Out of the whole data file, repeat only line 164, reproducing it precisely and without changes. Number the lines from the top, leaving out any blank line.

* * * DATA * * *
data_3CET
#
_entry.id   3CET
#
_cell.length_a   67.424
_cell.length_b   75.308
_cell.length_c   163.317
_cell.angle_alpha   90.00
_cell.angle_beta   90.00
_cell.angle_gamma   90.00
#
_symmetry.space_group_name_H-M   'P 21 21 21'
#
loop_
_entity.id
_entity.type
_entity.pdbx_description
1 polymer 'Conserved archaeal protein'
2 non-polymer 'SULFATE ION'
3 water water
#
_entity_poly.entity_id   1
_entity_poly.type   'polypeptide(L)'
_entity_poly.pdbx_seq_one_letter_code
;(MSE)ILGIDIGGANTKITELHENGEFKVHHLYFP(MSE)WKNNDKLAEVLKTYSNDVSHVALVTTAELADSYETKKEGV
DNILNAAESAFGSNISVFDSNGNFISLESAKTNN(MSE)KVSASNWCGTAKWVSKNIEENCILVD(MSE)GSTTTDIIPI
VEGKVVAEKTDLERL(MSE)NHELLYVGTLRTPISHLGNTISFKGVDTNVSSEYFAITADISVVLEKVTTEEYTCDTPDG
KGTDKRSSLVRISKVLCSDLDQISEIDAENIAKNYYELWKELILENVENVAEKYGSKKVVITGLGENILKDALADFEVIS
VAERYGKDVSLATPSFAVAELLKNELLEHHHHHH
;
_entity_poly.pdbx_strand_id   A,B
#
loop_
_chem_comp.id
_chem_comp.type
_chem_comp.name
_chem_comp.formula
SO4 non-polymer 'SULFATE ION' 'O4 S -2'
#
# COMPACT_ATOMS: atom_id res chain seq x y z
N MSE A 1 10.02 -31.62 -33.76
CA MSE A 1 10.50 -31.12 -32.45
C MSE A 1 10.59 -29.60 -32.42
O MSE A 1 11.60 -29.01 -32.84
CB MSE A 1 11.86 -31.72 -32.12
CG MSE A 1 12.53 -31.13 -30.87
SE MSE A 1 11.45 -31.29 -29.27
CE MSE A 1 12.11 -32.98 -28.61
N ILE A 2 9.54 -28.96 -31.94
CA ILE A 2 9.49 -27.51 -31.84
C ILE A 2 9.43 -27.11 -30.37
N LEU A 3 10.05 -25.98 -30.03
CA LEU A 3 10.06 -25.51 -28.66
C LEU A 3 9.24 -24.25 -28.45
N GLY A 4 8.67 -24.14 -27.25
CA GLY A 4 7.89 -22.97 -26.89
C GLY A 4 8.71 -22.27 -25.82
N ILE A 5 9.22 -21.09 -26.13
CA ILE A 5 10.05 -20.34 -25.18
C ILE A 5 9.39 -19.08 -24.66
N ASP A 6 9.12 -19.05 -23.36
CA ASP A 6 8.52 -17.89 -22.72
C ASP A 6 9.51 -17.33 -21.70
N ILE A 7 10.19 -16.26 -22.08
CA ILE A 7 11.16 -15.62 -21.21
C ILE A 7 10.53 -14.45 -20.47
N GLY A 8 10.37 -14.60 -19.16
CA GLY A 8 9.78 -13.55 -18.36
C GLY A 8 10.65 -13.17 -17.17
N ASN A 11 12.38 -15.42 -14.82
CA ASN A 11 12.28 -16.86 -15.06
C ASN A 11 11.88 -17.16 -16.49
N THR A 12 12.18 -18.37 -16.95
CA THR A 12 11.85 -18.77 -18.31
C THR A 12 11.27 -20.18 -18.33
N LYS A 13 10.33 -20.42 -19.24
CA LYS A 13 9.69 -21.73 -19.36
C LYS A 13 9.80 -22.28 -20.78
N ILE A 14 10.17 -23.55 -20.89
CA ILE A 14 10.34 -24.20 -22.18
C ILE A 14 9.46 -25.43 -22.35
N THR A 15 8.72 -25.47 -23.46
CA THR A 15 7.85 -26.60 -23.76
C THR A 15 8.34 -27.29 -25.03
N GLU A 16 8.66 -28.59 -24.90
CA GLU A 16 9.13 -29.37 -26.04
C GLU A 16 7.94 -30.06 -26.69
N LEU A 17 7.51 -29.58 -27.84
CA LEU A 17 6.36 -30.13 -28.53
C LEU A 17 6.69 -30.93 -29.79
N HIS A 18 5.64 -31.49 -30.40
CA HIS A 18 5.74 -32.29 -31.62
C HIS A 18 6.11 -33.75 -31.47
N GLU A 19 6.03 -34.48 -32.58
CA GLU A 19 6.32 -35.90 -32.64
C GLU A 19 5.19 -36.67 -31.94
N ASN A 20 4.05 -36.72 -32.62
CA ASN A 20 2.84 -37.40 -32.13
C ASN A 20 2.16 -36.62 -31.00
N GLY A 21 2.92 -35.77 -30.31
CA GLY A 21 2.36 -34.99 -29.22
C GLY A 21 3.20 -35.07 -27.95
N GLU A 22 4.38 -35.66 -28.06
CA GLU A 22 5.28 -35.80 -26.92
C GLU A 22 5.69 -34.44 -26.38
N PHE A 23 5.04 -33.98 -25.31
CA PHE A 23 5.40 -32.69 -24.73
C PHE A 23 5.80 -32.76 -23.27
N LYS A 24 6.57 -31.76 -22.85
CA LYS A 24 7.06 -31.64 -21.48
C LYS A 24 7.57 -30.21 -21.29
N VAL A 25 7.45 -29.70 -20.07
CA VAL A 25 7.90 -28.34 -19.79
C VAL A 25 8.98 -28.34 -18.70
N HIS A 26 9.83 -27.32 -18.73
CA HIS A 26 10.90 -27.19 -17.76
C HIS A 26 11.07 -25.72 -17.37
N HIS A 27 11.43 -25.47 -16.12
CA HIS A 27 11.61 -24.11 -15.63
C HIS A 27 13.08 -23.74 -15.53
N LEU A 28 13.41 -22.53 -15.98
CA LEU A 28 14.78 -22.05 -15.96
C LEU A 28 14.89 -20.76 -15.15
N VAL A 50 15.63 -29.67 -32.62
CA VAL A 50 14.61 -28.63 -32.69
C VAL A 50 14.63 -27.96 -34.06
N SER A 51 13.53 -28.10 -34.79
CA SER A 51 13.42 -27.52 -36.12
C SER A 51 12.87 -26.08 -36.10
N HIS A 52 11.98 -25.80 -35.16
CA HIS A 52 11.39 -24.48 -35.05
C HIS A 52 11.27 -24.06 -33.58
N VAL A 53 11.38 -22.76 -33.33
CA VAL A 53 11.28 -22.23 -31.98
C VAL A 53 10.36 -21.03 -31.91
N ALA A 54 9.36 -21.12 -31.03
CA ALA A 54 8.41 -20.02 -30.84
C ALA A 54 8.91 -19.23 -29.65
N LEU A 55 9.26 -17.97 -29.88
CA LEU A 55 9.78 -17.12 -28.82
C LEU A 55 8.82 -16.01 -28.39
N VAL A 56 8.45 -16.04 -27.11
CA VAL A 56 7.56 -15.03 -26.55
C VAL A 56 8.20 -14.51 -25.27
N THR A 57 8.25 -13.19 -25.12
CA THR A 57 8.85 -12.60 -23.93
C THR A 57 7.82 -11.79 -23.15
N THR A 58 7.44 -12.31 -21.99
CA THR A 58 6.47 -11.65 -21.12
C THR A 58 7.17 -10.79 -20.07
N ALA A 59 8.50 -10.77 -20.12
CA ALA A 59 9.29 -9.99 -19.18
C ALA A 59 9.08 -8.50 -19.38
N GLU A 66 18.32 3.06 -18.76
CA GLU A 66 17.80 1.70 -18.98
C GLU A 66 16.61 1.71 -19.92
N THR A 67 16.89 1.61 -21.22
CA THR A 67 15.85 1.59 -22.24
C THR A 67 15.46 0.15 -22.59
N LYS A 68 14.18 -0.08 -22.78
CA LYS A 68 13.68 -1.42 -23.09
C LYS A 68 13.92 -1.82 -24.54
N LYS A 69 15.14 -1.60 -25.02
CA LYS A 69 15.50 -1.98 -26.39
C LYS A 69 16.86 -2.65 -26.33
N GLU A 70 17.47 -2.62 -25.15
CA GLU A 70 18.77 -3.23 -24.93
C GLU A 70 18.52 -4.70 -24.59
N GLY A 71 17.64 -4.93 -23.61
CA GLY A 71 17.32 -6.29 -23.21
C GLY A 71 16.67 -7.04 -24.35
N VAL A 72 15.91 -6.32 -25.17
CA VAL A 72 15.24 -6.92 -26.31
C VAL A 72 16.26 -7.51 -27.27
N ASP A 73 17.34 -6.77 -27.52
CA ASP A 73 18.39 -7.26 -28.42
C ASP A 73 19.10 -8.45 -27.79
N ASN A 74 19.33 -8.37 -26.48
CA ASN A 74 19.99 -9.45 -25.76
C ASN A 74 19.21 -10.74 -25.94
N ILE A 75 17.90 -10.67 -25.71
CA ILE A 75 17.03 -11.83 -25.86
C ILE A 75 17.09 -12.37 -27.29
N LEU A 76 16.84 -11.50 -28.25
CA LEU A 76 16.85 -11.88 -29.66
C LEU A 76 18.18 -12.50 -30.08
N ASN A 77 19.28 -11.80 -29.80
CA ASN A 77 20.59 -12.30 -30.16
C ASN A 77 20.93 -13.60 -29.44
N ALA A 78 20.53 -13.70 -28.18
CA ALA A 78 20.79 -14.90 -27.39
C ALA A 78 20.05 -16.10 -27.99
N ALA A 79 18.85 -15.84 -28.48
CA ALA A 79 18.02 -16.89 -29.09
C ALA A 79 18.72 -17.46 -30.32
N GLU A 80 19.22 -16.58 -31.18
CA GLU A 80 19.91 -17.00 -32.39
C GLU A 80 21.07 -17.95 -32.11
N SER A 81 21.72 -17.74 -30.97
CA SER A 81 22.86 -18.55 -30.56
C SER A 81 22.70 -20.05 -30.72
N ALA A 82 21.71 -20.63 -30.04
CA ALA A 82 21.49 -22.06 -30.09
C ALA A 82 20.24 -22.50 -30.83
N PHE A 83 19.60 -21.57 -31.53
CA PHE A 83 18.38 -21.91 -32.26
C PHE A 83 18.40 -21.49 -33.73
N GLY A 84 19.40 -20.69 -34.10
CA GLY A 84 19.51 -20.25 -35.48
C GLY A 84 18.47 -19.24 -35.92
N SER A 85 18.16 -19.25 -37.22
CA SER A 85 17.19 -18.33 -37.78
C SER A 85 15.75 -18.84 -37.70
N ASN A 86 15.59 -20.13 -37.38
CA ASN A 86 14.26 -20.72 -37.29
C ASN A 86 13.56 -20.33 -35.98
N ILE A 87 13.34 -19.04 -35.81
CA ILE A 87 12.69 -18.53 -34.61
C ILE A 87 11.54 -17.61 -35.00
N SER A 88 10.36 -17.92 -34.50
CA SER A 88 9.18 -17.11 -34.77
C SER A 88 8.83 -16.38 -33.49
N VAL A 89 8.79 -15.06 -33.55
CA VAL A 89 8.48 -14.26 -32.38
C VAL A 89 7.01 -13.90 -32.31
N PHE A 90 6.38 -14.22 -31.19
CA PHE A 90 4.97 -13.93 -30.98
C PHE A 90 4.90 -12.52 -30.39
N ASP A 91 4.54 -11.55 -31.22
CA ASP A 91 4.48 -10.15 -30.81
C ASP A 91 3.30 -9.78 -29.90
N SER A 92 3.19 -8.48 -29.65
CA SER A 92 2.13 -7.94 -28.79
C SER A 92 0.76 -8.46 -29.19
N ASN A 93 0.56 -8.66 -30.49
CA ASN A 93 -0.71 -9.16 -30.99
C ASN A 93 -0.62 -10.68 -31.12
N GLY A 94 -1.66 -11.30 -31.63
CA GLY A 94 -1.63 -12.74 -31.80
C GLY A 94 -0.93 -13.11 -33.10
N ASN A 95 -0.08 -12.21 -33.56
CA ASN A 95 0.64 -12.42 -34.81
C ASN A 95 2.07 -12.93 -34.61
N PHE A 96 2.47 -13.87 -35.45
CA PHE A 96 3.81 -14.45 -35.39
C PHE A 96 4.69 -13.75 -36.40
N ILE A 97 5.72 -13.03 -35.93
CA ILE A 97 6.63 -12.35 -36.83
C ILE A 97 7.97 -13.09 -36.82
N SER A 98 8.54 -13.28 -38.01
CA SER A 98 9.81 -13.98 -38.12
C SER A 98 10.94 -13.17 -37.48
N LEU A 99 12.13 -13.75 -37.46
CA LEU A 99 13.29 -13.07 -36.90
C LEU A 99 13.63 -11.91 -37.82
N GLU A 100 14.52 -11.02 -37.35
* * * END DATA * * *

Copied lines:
CA LYS A 69 15.50 -1.98 -26.39